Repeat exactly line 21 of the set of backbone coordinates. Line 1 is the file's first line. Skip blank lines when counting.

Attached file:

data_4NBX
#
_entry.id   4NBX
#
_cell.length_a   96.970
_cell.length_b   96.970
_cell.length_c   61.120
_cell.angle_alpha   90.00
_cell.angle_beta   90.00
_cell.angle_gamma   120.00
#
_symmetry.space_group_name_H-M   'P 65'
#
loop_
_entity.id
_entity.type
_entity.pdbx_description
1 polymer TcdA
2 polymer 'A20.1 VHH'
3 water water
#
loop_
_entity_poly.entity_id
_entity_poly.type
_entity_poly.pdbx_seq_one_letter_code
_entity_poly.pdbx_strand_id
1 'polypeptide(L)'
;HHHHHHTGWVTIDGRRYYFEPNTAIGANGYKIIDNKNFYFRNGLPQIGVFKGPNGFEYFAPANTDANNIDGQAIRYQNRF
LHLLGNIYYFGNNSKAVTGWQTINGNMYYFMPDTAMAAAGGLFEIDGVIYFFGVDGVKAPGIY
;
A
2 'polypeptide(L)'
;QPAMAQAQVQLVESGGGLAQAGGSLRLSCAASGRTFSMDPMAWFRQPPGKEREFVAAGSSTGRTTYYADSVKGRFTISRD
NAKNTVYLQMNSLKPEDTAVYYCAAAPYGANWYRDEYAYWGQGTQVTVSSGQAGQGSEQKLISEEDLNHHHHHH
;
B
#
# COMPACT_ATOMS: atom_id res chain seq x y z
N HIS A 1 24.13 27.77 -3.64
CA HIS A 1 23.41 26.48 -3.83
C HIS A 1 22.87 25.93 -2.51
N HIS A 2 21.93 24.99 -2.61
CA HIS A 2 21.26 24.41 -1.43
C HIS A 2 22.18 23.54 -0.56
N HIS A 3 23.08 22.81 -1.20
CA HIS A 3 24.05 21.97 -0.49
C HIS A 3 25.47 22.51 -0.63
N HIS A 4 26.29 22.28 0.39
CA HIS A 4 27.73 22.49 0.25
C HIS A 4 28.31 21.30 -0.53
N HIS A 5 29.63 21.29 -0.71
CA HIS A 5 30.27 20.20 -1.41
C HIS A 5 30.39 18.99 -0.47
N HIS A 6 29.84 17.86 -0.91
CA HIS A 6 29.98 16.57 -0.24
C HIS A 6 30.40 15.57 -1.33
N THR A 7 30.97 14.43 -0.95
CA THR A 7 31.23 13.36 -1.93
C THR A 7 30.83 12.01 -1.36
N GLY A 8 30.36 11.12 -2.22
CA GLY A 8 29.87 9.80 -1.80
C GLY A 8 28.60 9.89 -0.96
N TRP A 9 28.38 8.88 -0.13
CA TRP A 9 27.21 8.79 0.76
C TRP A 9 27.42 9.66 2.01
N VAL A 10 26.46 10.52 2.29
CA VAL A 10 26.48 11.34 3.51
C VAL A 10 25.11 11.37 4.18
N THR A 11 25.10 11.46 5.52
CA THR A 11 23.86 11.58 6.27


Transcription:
#